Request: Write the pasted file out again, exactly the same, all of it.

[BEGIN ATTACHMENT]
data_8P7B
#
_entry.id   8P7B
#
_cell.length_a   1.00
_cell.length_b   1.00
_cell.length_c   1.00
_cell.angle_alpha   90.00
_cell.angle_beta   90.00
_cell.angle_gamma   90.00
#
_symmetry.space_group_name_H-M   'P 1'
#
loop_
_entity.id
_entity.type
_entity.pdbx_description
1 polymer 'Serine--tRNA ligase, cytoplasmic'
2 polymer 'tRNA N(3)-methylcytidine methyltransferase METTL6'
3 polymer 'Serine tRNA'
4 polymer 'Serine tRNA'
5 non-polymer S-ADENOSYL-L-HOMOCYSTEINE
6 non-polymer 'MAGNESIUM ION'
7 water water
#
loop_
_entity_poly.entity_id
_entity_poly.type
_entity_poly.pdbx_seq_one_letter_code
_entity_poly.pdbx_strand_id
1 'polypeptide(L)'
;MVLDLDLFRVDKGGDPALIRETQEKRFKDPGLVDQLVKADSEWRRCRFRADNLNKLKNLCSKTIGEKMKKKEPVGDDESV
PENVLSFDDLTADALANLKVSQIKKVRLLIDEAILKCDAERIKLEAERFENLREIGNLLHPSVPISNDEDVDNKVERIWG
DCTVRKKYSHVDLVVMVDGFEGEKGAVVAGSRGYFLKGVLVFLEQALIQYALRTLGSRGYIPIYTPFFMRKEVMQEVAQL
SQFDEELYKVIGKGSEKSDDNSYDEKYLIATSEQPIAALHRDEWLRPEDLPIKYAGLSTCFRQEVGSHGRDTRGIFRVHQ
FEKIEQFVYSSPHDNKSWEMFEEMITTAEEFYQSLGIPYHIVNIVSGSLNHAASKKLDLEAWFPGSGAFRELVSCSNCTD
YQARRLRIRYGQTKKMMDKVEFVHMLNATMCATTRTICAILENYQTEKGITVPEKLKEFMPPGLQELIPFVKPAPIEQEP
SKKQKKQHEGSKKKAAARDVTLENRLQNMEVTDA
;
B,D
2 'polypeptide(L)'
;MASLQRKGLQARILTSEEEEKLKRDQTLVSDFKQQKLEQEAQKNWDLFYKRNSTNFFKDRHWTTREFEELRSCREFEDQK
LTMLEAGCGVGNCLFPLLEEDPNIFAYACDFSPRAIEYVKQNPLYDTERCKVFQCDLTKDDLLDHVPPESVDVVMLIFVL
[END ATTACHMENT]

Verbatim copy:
data_8P7B
#
_entry.id   8P7B
#
_cell.length_a   1.00
_cell.length_b   1.00
_cell.length_c   1.00
_cell.angle_alpha   90.00
_cell.angle_beta   90.00
_cell.angle_gamma   90.00
#
_symmetry.space_group_name_H-M   'P 1'
#
loop_
_entity.id
_entity.type
_entity.pdbx_description
1 polymer 'Serine--tRNA ligase, cytoplasmic'
2 polymer 'tRNA N(3)-methylcytidine methyltransferase METTL6'
3 polymer 'Serine tRNA'
4 polymer 'Serine tRNA'
5 non-polymer S-ADENOSYL-L-HOMOCYSTEINE
6 non-polymer 'MAGNESIUM ION'
7 water water
#
loop_
_entity_poly.entity_id
_entity_poly.type
_entity_poly.pdbx_seq_one_letter_code
_entity_poly.pdbx_strand_id
1 'polypeptide(L)'
;MVLDLDLFRVDKGGDPALIRETQEKRFKDPGLVDQLVKADSEWRRCRFRADNLNKLKNLCSKTIGEKMKKKEPVGDDESV
PENVLSFDDLTADALANLKVSQIKKVRLLIDEAILKCDAERIKLEAERFENLREIGNLLHPSVPISNDEDVDNKVERIWG
DCTVRKKYSHVDLVVMVDGFEGEKGAVVAGSRGYFLKGVLVFLEQALIQYALRTLGSRGYIPIYTPFFMRKEVMQEVAQL
SQFDEELYKVIGKGSEKSDDNSYDEKYLIATSEQPIAALHRDEWLRPEDLPIKYAGLSTCFRQEVGSHGRDTRGIFRVHQ
FEKIEQFVYSSPHDNKSWEMFEEMITTAEEFYQSLGIPYHIVNIVSGSLNHAASKKLDLEAWFPGSGAFRELVSCSNCTD
YQARRLRIRYGQTKKMMDKVEFVHMLNATMCATTRTICAILENYQTEKGITVPEKLKEFMPPGLQELIPFVKPAPIEQEP
SKKQKKQHEGSKKKAAARDVTLENRLQNMEVTDA
;
B,D
2 'polypeptide(L)'
;MASLQRKGLQARILTSEEEEKLKRDQTLVSDFKQQKLEQEAQKNWDLFYKRNSTNFFKDRHWTTREFEELRSCREFEDQK
LTMLEAGCGVGNCLFPLLEEDPNIFAYACDFSPRAIEYVKQNPLYDTERCKVFQCDLTKDDLLDHVPPESVDVVMLIFVL